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Grammy nominated guitarist to play at Massry Center

March 28, 2011

by Mike Carroll

Grammy nominated guitarist Tim Reynolds will perform Wednesday the Massry Center (Courtesy- Lisa Farber)

He has played in sold out stadiums, been nominated for a Grammy, and on Wednesday, Tim Reynolds brings his unique talent to the Pine Hills.  Best known for playing with the Dave Matthews Band, Reynolds will perform a solo concert to a sold out crowd at the Massry Center for the Arts.

Reynolds reached worldwide notoriety with his blistering guitar solos as the lead guitarist for the Dave Matthews Band.  He has also toured numerous times with Dave Matthews as an acoustic duo, resulting in several concert recordings, one of which led to a Grammy nomination for best rock instrumental performance.  Reynolds is also the lead guitarist and vocalist for his band TR3.  By following multiple musical paths, Reynolds has become more than just a guitar player, he has been described as a sonic innovator and his skill in its rawest form will be on display at this rare and intimate solo acoustic performance.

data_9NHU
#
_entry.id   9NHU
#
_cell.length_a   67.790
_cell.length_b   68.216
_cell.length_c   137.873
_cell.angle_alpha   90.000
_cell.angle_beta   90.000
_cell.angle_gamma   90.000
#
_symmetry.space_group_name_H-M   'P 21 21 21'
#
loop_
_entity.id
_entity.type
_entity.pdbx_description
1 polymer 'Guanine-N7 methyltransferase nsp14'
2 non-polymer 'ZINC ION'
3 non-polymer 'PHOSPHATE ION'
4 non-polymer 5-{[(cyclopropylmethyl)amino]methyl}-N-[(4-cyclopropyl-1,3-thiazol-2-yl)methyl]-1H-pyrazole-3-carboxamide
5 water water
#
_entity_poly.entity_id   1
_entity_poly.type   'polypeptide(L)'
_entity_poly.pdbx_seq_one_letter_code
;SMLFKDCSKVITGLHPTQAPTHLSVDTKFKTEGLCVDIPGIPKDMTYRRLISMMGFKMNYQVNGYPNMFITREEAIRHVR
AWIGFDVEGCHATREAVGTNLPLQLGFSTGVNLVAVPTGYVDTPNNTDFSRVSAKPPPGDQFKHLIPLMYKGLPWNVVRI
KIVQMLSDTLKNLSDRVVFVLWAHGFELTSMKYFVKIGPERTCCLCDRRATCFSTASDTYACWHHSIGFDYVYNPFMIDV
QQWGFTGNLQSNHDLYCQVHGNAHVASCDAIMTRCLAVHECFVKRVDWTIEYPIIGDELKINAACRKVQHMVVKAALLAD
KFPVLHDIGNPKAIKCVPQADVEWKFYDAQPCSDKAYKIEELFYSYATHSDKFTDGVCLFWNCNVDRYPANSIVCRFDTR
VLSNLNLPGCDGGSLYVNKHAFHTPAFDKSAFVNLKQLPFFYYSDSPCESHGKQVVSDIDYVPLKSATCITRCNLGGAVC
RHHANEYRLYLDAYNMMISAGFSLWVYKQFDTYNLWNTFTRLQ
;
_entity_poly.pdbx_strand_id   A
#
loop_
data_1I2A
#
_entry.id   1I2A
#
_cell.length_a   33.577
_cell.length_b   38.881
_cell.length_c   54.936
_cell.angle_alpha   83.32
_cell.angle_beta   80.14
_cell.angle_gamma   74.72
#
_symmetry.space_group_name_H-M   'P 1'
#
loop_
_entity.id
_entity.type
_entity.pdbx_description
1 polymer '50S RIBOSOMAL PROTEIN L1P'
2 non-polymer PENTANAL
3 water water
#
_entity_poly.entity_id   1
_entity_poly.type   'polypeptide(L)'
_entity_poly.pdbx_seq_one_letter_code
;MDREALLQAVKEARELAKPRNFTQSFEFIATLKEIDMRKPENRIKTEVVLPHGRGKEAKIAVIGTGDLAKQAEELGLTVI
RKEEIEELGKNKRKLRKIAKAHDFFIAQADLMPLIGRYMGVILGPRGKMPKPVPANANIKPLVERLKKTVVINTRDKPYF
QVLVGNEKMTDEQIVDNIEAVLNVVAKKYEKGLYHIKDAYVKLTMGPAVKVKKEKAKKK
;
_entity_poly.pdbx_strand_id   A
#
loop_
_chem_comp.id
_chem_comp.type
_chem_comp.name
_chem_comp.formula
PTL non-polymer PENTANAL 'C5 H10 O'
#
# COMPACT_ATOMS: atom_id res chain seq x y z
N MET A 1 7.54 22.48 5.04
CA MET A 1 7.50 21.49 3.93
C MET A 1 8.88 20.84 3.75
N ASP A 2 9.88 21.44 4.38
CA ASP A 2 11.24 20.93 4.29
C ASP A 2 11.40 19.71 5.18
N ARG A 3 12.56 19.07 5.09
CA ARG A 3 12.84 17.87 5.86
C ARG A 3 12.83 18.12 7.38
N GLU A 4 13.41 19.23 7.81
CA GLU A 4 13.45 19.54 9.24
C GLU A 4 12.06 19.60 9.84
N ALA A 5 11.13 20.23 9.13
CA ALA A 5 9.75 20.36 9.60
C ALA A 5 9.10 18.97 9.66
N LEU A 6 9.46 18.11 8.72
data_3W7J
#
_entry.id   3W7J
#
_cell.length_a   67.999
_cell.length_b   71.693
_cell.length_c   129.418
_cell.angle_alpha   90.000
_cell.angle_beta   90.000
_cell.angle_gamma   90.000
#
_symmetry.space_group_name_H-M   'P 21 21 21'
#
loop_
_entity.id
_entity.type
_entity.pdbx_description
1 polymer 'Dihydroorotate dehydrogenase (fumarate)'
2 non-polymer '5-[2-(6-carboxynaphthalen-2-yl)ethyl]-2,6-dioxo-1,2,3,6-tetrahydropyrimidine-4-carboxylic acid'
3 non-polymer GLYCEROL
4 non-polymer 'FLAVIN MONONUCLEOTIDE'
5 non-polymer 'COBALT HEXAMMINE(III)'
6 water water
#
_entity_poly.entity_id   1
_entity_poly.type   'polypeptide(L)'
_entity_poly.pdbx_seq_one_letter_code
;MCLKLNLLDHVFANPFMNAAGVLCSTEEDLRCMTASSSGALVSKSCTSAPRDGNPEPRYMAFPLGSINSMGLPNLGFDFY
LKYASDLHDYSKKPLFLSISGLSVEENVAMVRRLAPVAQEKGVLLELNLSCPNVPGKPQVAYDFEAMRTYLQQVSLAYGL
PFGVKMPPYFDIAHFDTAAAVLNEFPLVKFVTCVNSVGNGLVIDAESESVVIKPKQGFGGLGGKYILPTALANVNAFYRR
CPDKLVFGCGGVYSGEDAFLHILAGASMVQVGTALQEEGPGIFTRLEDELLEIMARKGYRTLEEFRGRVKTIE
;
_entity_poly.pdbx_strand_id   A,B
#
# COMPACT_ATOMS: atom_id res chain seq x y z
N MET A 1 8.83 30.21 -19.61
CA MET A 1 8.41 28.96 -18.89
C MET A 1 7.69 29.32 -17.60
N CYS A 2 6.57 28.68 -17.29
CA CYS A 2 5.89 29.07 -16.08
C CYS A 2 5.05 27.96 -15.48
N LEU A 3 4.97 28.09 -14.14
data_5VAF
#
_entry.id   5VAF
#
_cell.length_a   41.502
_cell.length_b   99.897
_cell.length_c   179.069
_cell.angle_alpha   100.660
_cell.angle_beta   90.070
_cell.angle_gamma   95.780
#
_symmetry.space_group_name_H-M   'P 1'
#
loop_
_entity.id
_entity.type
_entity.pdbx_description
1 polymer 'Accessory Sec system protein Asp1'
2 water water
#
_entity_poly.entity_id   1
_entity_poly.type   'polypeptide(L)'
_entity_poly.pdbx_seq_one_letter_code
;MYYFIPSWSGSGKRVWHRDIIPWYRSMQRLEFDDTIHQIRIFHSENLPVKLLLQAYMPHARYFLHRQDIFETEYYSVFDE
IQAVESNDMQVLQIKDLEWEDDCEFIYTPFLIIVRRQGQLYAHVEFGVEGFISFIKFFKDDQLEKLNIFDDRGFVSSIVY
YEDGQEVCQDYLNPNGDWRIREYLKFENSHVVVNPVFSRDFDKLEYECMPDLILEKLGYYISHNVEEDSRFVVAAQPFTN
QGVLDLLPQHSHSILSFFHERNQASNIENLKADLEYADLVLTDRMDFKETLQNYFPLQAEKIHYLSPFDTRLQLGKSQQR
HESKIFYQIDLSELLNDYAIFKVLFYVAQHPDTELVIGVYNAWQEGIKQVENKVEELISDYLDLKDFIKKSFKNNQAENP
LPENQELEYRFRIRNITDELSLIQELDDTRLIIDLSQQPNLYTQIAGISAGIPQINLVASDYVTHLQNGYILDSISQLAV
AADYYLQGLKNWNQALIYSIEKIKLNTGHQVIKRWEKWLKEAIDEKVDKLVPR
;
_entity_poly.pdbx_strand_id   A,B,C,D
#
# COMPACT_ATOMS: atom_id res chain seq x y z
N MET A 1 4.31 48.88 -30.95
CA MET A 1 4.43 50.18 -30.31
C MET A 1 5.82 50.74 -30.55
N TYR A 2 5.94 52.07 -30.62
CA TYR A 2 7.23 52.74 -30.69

“It’s not often you get to see a musician like Tim Reynolds in a small setting like this,” said Saratoga Springs resident Brad Casacci, who will attend Wednesday. “It will be a unique experience to see a concert with just one performer with just his guitar.”  Casacci has seen the Dave Matthews Band live 54 times and also attended one Dave and Tim acoustic show. This will be his first chance to see Reynolds play solo.

A performance at a venue like the Massry Center will give fans a chance to observe Reynolds’ ability up close. “Tim Reynolds is an innovator on the guitar. If a person wanted to be entertained by the sheer ability of an artist’s mastery of his or her craft, then this would be a concert to attend,” said Sal Prizio, programming manager at the Massry Center.

Reynolds on stage with the Dave Matthews Band at Citi Field July 16, 2010 (Mike Carroll)

It is this skill that gives Reynolds such an appeal to both fans of the Dave Matthews Band and music fans in general.  “After seeing Tim play live at various Dave Matthews Band shows, showcasing his incredible talent, I knew I couldn’t pass up an opportunity to see him play a solo show,” said Mackenzie Baler from Slingerlands, who has a ticket.

Reynolds’ masterful playing ability is one reason Casacci is excited to see him play locally.  “Tim Reynolds is a very talented guitarist. He might not have the well known name like Eric Clapton or John Mayer when it comes to playing guitar, but he’s in the same realm of talent,” said Casacci.